Giving Exiting Employees Time Off to Seek New Employment
Ran across this piece, “Time
Off Prior to Layoff?”,
in Human Resources Executive Online that brought up an interesting question. Someone
wrote in with a question as to whether employers are required to give exiting employees
time off for job interviews after notice of the layoff has been given, but before
the actual layoff date.
The short answer is no, but wouldn’t
you want to? The best case scenario for
both the employer as well as the exiting employee is for that employee to have a new
job to go to when their last day rolls around. From
the employer’s perspective, risk of employment litigation is reduced and you save
on unemployment costs (currently estimated at $6,000 per employee). It’s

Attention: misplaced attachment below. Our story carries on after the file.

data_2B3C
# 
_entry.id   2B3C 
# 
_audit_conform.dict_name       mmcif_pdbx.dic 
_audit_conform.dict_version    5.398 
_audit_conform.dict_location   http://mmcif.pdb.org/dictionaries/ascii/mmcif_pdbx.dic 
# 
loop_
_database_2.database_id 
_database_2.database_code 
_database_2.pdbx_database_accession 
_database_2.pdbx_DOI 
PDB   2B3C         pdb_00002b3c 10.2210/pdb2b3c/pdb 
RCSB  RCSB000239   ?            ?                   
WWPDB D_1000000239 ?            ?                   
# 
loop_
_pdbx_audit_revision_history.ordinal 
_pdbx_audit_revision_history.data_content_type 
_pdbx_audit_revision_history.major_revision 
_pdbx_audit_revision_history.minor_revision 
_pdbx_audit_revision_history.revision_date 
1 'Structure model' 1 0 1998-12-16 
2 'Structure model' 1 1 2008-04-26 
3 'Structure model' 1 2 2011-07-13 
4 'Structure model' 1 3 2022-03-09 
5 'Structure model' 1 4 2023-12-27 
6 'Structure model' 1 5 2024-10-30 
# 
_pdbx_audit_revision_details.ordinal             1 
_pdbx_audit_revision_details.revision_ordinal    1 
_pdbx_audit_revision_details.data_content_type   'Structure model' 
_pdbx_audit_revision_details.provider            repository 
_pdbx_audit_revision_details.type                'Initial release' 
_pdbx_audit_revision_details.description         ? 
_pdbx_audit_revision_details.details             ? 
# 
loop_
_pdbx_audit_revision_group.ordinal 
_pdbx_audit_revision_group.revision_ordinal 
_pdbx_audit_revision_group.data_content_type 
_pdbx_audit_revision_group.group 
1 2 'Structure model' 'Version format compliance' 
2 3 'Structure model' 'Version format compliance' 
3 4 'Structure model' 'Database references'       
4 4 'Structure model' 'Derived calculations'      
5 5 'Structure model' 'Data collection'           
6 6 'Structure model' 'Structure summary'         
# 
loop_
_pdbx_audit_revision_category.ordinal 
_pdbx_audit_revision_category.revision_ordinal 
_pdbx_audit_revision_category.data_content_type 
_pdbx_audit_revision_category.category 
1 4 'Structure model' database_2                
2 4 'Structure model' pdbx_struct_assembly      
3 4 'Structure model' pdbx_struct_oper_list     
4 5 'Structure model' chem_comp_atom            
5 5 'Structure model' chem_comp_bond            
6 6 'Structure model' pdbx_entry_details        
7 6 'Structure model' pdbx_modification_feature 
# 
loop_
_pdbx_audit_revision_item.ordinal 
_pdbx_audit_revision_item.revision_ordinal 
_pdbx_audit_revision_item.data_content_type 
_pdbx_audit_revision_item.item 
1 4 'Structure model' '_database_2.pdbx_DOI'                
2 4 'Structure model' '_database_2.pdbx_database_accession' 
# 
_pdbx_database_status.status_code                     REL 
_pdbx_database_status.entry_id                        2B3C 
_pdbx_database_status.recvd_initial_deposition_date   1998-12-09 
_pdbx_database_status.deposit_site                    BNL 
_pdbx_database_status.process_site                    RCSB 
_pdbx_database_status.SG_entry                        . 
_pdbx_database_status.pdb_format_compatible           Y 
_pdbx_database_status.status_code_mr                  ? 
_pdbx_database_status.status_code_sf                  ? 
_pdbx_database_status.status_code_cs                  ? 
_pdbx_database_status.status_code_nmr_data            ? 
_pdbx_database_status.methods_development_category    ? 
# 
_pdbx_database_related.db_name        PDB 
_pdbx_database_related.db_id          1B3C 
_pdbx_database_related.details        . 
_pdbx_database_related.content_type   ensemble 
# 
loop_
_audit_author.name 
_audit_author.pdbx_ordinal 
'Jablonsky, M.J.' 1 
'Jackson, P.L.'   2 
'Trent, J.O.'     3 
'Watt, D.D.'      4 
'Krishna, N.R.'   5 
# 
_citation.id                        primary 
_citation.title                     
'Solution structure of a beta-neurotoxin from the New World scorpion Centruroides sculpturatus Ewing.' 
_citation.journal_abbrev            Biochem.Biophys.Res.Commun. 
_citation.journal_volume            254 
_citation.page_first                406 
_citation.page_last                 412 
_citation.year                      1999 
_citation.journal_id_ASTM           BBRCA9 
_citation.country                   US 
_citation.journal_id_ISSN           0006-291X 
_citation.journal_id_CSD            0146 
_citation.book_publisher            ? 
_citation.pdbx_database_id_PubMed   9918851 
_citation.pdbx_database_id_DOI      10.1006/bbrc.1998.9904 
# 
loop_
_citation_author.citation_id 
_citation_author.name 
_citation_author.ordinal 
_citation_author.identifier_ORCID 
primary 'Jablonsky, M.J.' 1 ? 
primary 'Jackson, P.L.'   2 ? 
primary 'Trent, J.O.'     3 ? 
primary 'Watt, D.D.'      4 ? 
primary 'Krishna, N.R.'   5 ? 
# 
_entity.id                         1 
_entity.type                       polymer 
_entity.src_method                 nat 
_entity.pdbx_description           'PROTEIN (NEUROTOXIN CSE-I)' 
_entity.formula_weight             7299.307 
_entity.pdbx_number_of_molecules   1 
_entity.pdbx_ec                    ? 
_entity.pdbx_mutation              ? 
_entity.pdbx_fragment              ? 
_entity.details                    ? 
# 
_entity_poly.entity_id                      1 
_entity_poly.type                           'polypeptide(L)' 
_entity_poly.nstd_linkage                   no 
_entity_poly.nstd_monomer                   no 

also important to protect the company’s brand and employees left behind pay attention
to how you are treating those folks that are walking out the door.
It is currently taking the unemployed
an average of 35 weeks to find a new job, that’s 35 weeks collecting an unemployment
check (both state and federal funded) and anything an employer can do to cut down
on that time saves them money. From the
individual’s perspective too, a lot can happen in 35 weeks. People
are becoming depressed and discouraged. They
are losing their homes and worrying about how to feed their children.
So, from a business perspective,
as well as a humanitarian perspective, it just makes sense to go ahead and let them
interview. You might have to deal with
how to handle the workload in the short-term, but it’s probably best for everyone
in the long-run.
This weblog is sponsored by TALX.
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